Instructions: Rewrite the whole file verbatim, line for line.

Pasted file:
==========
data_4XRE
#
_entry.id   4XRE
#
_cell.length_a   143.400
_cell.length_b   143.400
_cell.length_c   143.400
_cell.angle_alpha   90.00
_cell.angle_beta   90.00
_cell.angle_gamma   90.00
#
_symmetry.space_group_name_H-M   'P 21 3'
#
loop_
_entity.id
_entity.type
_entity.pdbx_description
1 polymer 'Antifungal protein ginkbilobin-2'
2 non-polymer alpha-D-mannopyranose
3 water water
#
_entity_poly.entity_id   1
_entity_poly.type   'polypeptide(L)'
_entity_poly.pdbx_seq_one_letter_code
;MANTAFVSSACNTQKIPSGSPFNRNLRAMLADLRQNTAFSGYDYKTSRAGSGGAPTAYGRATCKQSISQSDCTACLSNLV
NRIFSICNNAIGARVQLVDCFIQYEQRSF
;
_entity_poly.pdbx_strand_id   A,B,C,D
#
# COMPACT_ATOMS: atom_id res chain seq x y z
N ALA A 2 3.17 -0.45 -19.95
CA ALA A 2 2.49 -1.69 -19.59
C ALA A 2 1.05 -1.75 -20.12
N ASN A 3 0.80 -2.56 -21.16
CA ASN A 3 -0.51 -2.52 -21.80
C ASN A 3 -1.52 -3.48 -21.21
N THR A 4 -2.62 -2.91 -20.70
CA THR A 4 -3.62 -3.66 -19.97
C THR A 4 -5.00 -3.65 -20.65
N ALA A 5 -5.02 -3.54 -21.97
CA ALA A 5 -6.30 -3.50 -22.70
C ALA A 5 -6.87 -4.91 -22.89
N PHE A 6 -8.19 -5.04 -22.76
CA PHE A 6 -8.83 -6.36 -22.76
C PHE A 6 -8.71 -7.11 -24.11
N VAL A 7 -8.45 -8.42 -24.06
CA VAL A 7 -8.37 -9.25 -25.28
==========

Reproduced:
data_4XRE
#
_entry.id   4XRE
#
_cell.length_a   143.400
_cell.length_b   143.400
_cell.length_c   143.400
_cell.angle_alpha   90.00
_cell.angle_beta   90.00
_cell.angle_gamma   90.00
#
_symmetry.space_group_name_H-M   'P 21 3'
#
loop_
_entity.id
_entity.type
_entity.pdbx_description
1 polymer 'Antifungal protein ginkbilobin-2'
2 non-polymer alpha-D-mannopyranose
3 water water
#
_entity_poly.entity_id   1
_entity_poly.type   'polypeptide(L)'
_entity_poly.pdbx_seq_one_letter_code
;MANTAFVSSACNTQKIPSGSPFNRNLRAMLADLRQNTAFSGYDYKTSRAGSGGAPTAYGRATCKQSISQSDCTACLSNLV
NRIFSICNNAIGARVQLVDCFIQYEQRSF
;
_entity_poly.pdbx_strand_id   A,B,C,D
#
# COMPACT_ATOMS: atom_id res chain seq x y z
N ALA A 2 3.17 -0.45 -19.95
CA ALA A 2 2.49 -1.69 -19.59
C ALA A 2 1.05 -1.75 -20.12
N ASN A 3 0.80 -2.56 -21.16
CA ASN A 3 -0.51 -2.52 -21.80
C ASN A 3 -1.52 -3.48 -21.21
N THR A 4 -2.62 -2.91 -20.70
CA THR A 4 -3.62 -3.66 -19.97
C THR A 4 -5.00 -3.65 -20.65
N ALA A 5 -5.02 -3.54 -21.97
CA ALA A 5 -6.30 -3.50 -22.70
C ALA A 5 -6.87 -4.91 -22.89
N PHE A 6 -8.19 -5.04 -22.76
CA PHE A 6 -8.83 -6.36 -22.76
C PHE A 6 -8.71 -7.11 -24.11
N VAL A 7 -8.45 -8.42 -24.06
CA VAL A 7 -8.37 -9.25 -25.28